CHARLESTON, Ill. (WCIA) — If you asked Marisol Gamboa twenty years ago, she never thought the word chief would precede her name.

She had just become a patrol officer in a small Texas town after graduating from a community college police academy.

“I had to pretty much show everybody else there, all the other male sergeants, that I was just as capable of doing the job just as well as they were,” recalls Gamboa.

It was not too hard for her to find the motivation. At the time, Gamboa was a single mother of two. She says a career in law enforcement meant financial stability.

On top of that, Gamboa was and is a first-generation American, and the first in her family to attend college. Her parents moved from Mexico to the United States in the 1970s.

Chief Gamboa’s parents

“We grew up very poor. We grew up in a 2 bedroom, 1 bathroom trailer, and there was 10 of us. Eight siblings and my mom and dad,” explains Gamboa.

Her family’s humble beginnings is what made her reach for more. She wanted to show her parents the sacrifices they made were well worth it.

“I wanted something that was going to make them proud, and also give me something that was rewarding and giving back to the community,” says Gamboa. “My parents do love to give back to the community because the United States has been very, very good to them.”

Gamboa climbed the ranks in Texas — going from patrol officer, to sergeant, and eventually to lieutenant.

In January of 2022, she picked up her life in Texas and moved it to central Illinois for the opportunity of a lifetime.

She had received an unexpected call about an open police chief position at Eastern Illinois University.

“When this position became available, it was not something that I was looking for,” recalls Gamboa. “I was very comfortable where I was at.”

While comfort may be convenient, Gamboa says you need to push yourself sometimes. That is exactly what she did when she accepted the chief job. Now, she is the first woman and Hispanic person to fill the role.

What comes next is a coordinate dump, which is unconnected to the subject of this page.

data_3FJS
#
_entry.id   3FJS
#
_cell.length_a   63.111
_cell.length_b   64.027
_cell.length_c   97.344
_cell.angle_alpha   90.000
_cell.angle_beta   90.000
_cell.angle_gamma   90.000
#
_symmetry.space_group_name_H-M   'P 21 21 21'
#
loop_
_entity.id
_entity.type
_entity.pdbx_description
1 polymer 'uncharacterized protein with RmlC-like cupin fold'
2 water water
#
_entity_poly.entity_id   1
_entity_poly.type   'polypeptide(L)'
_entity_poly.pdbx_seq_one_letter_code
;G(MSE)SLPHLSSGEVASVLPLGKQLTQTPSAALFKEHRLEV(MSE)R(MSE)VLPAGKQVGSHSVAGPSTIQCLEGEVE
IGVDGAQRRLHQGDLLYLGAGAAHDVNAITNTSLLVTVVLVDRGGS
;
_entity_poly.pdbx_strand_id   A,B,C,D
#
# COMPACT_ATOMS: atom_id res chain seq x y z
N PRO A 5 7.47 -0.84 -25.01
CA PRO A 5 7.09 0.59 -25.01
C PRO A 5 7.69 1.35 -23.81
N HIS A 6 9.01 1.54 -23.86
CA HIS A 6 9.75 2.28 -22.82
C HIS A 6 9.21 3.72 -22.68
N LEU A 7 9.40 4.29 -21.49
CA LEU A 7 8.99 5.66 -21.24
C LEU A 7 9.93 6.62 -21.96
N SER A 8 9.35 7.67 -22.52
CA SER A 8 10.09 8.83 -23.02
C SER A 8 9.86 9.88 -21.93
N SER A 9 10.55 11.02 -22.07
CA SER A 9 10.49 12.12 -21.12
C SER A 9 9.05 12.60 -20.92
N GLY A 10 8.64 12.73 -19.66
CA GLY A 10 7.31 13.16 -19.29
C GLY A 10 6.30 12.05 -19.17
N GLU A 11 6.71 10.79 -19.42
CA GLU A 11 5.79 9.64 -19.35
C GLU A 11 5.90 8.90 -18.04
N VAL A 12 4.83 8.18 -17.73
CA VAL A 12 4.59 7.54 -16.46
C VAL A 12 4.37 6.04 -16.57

Gamboa says working on a college campus also gives her the chance to inspire students, especially other Latinas like EIU criminal justice major, Kristal Munoz.

“I [learned] in my classes about recidivism,” says Munoz. “It’s really infuriating to see how the system is handling things, and I know that the best why to help is to just get in the middle of it.”

Munoz, now a junior, has been working at the police department since her freshman year.

She wants to help formerly incarcerated people get back on their feet, and says working with Chief Gamboa and the other officers helps her envision that future.

“[I see] how they try to connect with the student body, and how it is about trying to protect them,” explains Munoz. “I definitely think it prepares me for wanting to work with people who have been out of the system.”

And for others following similar paths, Chief Gamboa has one key piece of advice that has helped her achieve success.

“Some officers tend to lose that initial reason why they became an officer,” she says. “[It’s about] knowing your community and staying focused as far as why you actually got into law enforcement.”